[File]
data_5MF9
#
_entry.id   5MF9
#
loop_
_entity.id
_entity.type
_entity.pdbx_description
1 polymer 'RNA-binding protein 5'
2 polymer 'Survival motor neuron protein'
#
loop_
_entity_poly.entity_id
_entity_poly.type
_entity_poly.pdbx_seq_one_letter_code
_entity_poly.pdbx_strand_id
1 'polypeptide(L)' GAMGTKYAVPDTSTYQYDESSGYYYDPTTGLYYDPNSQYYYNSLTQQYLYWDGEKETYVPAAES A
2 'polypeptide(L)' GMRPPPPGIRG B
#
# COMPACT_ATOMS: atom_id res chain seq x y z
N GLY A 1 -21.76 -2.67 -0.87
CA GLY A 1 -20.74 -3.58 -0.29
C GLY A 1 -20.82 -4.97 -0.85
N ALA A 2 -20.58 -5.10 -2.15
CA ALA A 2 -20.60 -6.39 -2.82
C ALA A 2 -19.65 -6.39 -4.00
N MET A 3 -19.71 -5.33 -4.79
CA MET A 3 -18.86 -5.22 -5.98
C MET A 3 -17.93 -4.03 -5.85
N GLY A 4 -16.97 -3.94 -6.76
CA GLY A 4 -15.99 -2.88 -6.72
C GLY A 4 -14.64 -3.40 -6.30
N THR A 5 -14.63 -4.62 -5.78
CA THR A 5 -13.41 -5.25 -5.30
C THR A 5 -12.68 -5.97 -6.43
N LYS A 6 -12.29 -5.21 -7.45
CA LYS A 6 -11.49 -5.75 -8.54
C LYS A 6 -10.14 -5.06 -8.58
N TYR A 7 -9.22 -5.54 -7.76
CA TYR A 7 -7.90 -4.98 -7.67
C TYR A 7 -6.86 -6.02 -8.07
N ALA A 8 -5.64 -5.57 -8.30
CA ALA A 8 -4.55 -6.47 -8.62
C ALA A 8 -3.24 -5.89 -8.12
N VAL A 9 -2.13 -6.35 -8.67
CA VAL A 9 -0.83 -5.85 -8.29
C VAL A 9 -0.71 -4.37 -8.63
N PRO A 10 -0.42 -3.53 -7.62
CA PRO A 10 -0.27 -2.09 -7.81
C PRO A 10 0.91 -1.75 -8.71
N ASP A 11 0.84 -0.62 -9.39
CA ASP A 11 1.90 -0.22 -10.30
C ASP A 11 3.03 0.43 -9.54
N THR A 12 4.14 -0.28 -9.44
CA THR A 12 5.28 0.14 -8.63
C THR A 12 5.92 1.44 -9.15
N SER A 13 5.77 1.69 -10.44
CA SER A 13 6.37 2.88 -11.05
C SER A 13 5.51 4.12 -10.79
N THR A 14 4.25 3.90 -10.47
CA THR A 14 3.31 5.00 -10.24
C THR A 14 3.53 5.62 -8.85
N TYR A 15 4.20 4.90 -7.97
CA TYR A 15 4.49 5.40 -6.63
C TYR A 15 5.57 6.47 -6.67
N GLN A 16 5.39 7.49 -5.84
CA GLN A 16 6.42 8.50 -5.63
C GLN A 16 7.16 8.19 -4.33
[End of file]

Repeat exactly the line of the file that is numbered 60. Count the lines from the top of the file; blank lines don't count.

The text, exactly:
N THR A 14 4.25 3.90 -10.47